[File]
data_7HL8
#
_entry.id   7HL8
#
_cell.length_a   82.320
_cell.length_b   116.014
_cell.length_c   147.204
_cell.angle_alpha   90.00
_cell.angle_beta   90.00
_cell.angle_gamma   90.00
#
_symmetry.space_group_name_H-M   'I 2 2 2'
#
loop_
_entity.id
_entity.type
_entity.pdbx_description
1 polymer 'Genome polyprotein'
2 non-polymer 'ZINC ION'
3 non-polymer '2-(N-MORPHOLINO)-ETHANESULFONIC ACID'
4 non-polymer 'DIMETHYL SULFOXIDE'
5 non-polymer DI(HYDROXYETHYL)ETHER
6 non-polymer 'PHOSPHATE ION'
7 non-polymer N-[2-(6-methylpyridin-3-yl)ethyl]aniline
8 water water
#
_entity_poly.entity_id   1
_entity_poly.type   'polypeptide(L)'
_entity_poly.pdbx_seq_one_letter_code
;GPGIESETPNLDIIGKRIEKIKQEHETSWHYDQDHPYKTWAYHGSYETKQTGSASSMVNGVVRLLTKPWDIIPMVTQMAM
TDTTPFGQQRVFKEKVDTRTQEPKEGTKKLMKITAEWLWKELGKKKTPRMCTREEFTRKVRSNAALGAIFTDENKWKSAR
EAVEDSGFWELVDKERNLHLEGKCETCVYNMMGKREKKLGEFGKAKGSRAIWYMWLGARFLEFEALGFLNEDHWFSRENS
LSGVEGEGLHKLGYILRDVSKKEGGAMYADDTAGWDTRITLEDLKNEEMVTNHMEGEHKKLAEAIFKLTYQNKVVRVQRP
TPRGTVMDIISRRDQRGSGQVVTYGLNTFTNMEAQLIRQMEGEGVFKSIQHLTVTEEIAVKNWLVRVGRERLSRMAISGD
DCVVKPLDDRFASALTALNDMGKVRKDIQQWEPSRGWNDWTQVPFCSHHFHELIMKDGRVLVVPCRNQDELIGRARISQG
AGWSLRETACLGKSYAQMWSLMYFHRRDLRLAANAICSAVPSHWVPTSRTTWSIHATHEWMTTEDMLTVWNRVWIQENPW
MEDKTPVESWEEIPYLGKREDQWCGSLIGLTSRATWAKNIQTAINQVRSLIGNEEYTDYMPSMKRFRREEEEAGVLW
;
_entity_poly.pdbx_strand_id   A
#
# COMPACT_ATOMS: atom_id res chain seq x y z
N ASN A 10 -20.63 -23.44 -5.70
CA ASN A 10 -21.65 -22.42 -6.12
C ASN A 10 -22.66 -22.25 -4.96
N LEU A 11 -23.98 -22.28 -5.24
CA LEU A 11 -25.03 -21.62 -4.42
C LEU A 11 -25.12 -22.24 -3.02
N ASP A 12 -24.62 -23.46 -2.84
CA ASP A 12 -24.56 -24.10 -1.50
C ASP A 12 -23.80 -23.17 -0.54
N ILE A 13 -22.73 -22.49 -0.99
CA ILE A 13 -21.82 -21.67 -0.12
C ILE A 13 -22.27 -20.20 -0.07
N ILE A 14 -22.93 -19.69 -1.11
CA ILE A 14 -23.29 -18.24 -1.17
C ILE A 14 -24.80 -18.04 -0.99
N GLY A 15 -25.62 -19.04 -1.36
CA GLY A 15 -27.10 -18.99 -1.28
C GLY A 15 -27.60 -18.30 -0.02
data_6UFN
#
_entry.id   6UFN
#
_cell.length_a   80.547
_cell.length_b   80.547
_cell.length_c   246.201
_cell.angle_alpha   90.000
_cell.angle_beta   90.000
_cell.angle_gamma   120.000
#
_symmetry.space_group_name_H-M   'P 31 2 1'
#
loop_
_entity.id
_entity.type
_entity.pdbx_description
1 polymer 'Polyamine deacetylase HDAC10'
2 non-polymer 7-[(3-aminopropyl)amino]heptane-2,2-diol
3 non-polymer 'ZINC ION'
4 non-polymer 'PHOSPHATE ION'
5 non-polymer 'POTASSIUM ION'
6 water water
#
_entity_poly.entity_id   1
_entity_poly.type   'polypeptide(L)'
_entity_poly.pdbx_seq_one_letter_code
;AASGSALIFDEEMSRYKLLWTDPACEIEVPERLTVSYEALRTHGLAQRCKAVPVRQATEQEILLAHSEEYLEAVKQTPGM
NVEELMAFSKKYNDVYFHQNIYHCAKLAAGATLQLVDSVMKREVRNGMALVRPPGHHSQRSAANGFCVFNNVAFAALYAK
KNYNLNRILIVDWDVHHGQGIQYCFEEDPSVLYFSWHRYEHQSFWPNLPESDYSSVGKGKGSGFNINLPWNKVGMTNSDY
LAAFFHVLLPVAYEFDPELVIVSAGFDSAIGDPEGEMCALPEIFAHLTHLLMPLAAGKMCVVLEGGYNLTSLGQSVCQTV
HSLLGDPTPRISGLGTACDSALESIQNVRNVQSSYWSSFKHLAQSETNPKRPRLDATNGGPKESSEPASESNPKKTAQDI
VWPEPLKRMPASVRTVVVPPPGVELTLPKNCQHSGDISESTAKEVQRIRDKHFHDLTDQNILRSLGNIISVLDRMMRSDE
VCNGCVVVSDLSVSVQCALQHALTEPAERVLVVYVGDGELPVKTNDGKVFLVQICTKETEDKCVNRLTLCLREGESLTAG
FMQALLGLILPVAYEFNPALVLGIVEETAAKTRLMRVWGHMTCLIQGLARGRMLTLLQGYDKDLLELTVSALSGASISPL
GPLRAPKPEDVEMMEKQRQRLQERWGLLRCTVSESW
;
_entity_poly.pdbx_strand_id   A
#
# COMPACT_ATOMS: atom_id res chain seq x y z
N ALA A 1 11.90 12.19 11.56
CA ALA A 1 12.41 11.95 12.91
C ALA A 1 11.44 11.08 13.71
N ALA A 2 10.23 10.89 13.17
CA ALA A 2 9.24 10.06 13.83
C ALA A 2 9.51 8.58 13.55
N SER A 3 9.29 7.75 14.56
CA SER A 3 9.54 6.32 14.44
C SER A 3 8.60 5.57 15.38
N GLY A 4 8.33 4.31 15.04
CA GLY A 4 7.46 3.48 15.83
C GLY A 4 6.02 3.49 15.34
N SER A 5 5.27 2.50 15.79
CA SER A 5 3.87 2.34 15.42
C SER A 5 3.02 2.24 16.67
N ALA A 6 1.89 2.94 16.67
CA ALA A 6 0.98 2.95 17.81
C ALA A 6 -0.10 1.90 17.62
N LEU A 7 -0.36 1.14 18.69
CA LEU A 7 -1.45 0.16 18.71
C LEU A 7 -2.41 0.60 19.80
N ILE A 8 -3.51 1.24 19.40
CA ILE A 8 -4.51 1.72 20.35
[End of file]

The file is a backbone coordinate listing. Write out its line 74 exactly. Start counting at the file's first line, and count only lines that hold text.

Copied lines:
_entity.id